TV Writer Bethany Sherrott deliberates on Grey’s Anatomy’s decision to mention Coronavirus, asking whether the public is ready to see the virus dramatized

Written by Bethany Sherrott
Last updated
Images by SJ Obijo

On the 29th of October, the trailer for the Michael Bay-produced movie Songbird was released. Set five years after the outbreak of Covid-19, the disease has mutated into Covid-23 and over 100 million people have died. Society has shifted into permanent lockdown, and if you become infected you are forced into quarantine camps.

It did not exactly receive a warm reception. It trended on Twitter for all the wrong reasons. Most responses labelling the film unnecessary and that it was glamorizing very real suffering that is still a part of day to day life. It is clear the world is not yet ready to see this particular set of fears dramatised for the cinema screen.

It is clear the world is not yet ready to see this particular set of fears dramatised for the cinema screen.

But what about Grey’s Anatomy? The hit US Medical Drama will certainly take a more grounded approach, particularly as it will be set in the past. Grey’s Anatomy has certainly not strayed away from real-life scenarios in the past. Seattle-Grace has been the site of a mass shooting, and Meredith Grey (Ellen Pompeo) herself has gone to prison for treating a child without proper medical insurance in the middle of a season-long arc about the Health Care System in the US. But is it simply too soon for them to tackle Coronavirus? Whether the public thinks it is or not, it is coming.

The first episode of season 17 aired in the US on November 12th, and, whilst a completely different plot twist (which I won’t reveal) wowed fans, the response to the Covid-19 plotline seems to be positiveGrey’s Anatomy is doing what it does best, honouring and highlighting the bravery and sacrifice of the doctors at the frontline of the pandemic.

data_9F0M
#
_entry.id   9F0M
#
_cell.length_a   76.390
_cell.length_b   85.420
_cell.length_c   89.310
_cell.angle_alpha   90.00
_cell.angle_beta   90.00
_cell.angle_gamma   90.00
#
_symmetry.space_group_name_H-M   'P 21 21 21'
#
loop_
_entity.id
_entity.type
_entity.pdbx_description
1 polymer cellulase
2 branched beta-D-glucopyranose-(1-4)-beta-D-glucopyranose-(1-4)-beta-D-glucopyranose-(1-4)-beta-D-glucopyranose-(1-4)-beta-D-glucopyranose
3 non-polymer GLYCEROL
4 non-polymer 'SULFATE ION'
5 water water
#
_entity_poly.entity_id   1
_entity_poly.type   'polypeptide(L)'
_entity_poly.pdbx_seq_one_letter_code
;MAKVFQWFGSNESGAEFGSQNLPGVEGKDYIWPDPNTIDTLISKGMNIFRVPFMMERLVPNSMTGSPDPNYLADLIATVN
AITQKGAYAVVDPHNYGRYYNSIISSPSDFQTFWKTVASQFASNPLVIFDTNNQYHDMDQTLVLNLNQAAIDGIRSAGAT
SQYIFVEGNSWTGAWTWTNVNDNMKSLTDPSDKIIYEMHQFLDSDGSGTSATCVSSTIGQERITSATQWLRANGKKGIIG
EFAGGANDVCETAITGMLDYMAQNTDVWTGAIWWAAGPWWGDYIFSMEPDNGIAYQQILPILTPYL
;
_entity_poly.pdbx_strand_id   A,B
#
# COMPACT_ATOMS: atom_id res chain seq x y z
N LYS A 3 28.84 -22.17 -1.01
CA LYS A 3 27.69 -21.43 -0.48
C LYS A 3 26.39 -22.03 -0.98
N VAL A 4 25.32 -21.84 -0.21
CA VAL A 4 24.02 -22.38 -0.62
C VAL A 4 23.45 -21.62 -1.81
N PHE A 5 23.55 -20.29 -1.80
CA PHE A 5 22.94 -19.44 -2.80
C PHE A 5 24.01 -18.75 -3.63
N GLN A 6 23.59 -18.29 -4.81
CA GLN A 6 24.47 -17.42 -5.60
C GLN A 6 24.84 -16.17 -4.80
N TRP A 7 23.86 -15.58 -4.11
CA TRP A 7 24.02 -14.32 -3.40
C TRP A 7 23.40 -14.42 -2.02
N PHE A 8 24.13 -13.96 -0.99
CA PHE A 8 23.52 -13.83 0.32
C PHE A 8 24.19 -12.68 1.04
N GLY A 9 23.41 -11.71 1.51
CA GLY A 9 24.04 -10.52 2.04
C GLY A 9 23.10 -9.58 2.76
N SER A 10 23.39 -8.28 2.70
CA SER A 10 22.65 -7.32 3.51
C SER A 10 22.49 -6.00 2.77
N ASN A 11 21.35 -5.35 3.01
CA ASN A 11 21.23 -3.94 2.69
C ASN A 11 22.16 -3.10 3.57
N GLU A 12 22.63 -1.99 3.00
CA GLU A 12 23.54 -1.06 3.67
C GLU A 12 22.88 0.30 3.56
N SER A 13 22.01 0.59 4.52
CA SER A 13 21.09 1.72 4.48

Is it simply too soon for them to tackle Coronavirus?

In October, executive producer Krista Vernoff revealed in a panel for the Television Academy that they would cover Coronavirus. How could one of the most successful medical programmes of all time ‘not do the medical story of our lifetime’? It was perhaps inevitable that it would play a central role in the show. With season 17 rumoured to be the last, there is certainly pressure for it to go out with a bang. So far, the US reaction has been extremely positive, but British viewers will have to wait until 2021 to see exactly what plays out.

Despite British television putting on the appearance of going on as normal, the pandemic’s presence is still felt in shows such as Strictly Come Dancing and the upcoming I’m A Celebrity Get Me Out Of Here. With the latter moving from the Australian jungle to a Castle in North Wales, the difference in the show will be stark, and the former has had to remove groundbreaking same-sex dance partnership Nicola Adams and Katya Jones after Jones tested positive for Coronavirus.

The difference in response to Songbird and Grey’s Anatomy highlight what the public is ready to deal with when it comes to depictions of Covid-19 on our screens. We’re ready to accept it for what it is, but imagining an apocalyptic future is not what we need just yet. But with both seeing mass engagement from fans and critics, we can certainly assume that this is only the beginning of seeing fiction tackle Coronavirus.

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